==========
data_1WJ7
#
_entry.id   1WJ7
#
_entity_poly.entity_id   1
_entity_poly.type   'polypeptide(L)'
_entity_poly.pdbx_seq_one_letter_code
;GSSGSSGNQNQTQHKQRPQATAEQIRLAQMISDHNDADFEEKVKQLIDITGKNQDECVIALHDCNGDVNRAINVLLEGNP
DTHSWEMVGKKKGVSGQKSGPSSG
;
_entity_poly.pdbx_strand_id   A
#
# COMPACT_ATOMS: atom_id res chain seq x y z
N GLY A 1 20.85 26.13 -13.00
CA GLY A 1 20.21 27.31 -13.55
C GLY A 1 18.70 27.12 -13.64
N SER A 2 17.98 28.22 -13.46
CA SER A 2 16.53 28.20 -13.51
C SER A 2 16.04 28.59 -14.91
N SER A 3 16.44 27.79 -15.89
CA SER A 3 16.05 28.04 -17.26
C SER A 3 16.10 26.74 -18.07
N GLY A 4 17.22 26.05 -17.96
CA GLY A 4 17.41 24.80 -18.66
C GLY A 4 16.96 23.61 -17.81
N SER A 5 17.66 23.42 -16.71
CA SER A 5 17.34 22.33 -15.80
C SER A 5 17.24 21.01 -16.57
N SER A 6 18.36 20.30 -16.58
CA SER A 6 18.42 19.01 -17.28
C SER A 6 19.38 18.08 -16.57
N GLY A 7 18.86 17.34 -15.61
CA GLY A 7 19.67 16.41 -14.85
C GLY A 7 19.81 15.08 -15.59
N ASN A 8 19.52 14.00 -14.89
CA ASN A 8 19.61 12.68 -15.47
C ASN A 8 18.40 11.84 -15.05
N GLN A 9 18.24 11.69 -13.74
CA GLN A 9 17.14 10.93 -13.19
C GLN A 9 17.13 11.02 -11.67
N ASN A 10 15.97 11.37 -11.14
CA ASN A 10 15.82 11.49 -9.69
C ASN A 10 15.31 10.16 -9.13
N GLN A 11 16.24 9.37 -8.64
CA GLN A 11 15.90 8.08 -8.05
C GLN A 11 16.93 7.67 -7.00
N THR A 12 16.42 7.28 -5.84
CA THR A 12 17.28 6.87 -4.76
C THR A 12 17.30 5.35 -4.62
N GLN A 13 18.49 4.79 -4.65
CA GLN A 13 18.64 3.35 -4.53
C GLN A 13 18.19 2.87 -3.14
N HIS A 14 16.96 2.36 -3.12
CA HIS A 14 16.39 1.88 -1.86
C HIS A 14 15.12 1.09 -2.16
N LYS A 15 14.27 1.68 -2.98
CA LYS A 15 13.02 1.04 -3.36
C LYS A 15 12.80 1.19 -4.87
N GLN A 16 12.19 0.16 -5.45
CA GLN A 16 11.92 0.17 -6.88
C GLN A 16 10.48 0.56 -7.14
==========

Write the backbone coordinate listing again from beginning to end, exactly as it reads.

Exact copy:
data_1WJ7
#
_entry.id   1WJ7
#
_entity_poly.entity_id   1
_entity_poly.type   'polypeptide(L)'
_entity_poly.pdbx_seq_one_letter_code
;GSSGSSGNQNQTQHKQRPQATAEQIRLAQMISDHNDADFEEKVKQLIDITGKNQDECVIALHDCNGDVNRAINVLLEGNP
DTHSWEMVGKKKGVSGQKSGPSSG
;
_entity_poly.pdbx_strand_id   A
#
# COMPACT_ATOMS: atom_id res chain seq x y z
N GLY A 1 20.85 26.13 -13.00
CA GLY A 1 20.21 27.31 -13.55
C GLY A 1 18.70 27.12 -13.64
N SER A 2 17.98 28.22 -13.46
CA SER A 2 16.53 28.20 -13.51
C SER A 2 16.04 28.59 -14.91
N SER A 3 16.44 27.79 -15.89
CA SER A 3 16.05 28.04 -17.26
C SER A 3 16.10 26.74 -18.07
N GLY A 4 17.22 26.05 -17.96
CA GLY A 4 17.41 24.80 -18.66
C GLY A 4 16.96 23.61 -17.81
N SER A 5 17.66 23.42 -16.71
CA SER A 5 17.34 22.33 -15.80
C SER A 5 17.24 21.01 -16.57
N SER A 6 18.36 20.30 -16.58
CA SER A 6 18.42 19.01 -17.28
C SER A 6 19.38 18.08 -16.57
N GLY A 7 18.86 17.34 -15.61
CA GLY A 7 19.67 16.41 -14.85
C GLY A 7 19.81 15.08 -15.59
N ASN A 8 19.52 14.00 -14.89
CA ASN A 8 19.61 12.68 -15.47
C ASN A 8 18.40 11.84 -15.05
N GLN A 9 18.24 11.69 -13.74
CA GLN A 9 17.14 10.93 -13.19
C GLN A 9 17.13 11.02 -11.67
N ASN A 10 15.97 11.37 -11.14
CA ASN A 10 15.82 11.49 -9.69
C ASN A 10 15.31 10.16 -9.13
N GLN A 11 16.24 9.37 -8.64
CA GLN A 11 15.90 8.08 -8.05
C GLN A 11 16.93 7.67 -7.00
N THR A 12 16.42 7.28 -5.84
CA THR A 12 17.28 6.87 -4.76
C THR A 12 17.30 5.35 -4.62
N GLN A 13 18.49 4.79 -4.65
CA GLN A 13 18.64 3.35 -4.53
C GLN A 13 18.19 2.87 -3.14
N HIS A 14 16.96 2.36 -3.12
CA HIS A 14 16.39 1.88 -1.86
C HIS A 14 15.12 1.09 -2.16
N LYS A 15 14.27 1.68 -2.98
CA LYS A 15 13.02 1.04 -3.36
C LYS A 15 12.80 1.19 -4.87
N GLN A 16 12.19 0.16 -5.45
CA GLN A 16 11.92 0.17 -6.88
C GLN A 16 10.48 0.56 -7.14